The genes of prehistoric farmers may have diversified and mutated to facilitate farming lifestyles, according to researchers from the Francis Crick Institute.

Immunity genes may have been strengthened by the diversity brought in by Neolithic farmers, which resulted in the transition to farming lifestyles in prehistoric periods.

These immunity genes allowed for responses to disease, as opposed to the previous belief that the transition to farming lifestyles – from hunting and gathering – during this period was due to increased natural selection on immunity variants, as people started to live closer to animals and eat more animal products.


The London-based research institute said that one of its studies found Neolithic farmers from the Near East who came to Europe about 8000 years ago mixed with Mesolithic hunter-gatherers already in Europe and that this was responsible for the diversified and strengthened immune responses to disease.

The patterns discovered by scientists indicate that genetic variants present in Mesolithic hunter-gatherers were passed down.

Researchers were interested in whether any particular genes might have coded for adaptations that were important to early farming groups, like immunity to diseases, and looked for evidence of rapid evolution in these populations.

However, scientists said this research shows that diversity in immunity genes may be just as important as adaptation to lifestyle.

The research team speculates that either the hunter-gatherers already had genetic adaptations against bacteria, viruses or other microorganisms in Europe, or that having many different forms of the genes (from mixing with Neolithic farmers) was advantageous for survival.

Researchers at the ancient genomics laboratory at the Francis Crick Institute studied DNA from 677 individuals dating to Stone Age Europe, spanning the movement of Neolithic farmers to Europe where they mixed with the Mesolithic hunter-gatherers.

Prehistoric farming

About 20% of the ancestry of descendant late-Stone Age people could be traced to the local European hunter-gatherers, which prompted the researchers to ask whether any particular genes showed evidence of more hunter-gatherer ancestry.

Group leader of the ancient genomics laboratory at the institute, Pontus Skoglund . Image: Francis Crick Institute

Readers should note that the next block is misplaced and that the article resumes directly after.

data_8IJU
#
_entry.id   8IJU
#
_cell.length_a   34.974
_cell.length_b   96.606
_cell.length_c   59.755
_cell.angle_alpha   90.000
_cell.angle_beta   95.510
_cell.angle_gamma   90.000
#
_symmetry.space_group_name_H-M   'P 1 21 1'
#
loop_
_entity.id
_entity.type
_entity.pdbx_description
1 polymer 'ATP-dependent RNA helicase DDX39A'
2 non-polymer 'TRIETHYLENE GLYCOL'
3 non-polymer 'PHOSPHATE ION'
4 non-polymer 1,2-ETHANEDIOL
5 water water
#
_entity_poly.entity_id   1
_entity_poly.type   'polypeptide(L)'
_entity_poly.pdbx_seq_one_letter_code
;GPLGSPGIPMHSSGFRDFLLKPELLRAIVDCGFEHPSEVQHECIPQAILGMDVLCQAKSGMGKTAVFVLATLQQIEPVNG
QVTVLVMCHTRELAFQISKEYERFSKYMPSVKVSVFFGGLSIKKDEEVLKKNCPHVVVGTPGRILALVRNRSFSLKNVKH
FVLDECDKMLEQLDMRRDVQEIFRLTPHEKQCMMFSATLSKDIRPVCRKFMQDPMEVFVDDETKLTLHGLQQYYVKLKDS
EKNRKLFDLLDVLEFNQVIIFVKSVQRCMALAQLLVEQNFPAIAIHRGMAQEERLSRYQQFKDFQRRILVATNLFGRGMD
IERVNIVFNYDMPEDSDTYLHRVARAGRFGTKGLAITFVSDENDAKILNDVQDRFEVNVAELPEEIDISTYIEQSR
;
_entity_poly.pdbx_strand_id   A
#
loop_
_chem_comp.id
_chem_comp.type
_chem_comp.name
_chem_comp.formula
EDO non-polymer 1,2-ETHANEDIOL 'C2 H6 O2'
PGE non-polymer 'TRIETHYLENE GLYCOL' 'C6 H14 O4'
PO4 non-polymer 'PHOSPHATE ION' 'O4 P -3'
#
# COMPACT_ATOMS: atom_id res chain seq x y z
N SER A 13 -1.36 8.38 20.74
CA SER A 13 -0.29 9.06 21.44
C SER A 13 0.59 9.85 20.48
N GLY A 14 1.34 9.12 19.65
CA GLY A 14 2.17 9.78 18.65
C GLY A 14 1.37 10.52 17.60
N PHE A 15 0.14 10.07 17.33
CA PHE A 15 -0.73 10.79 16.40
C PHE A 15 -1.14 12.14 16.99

Tom Davy, PhD student at the Francis Crick Institute and lead author, said: “It was really exciting to see for the first time that immunity is important for the transition to farming in a prehistoric population.

“The later Neolithic people had far more farmer ancestry in general, so we expected to see the same at the MHC (major histocompatibility complex) region, especially as many diseases have been linked to Neolithic periods.

“But we saw about 50:50 ancestry from Neolithic farmers and Mesolithic hunter-gatherers here, showing that natural selection favoured genes from the hunter-gatherers already in Europe.”

Davy said researchers are not sure why this happened yet, but one proposal is that the European hunter-gatherers had genetic variations which allowed them to fight off diseases that were specific to Europe.

“Or picking up a variety of genes from both hunter-gatherers and farmers was beneficial because it resulted in lots of diversity at this major group of genes, allowing people to better fight off disease,” he explained.

Pontus Skoglund, group leader of the ancient genomics laboratory at the research institute, said: “The shift to farming was an important transition all over the world, resulting in changing diets and exposure to infectious disease.

“Previous research has suggested that adaptation in genetic regions relating to immunity, such as the MHC, has been important in recent time periods, and this research now provides similar evidence for adaptation in prehistory. 

“By growing the ancient genomic record, we will be able to better understand the role of immunity in other periods of the human past.”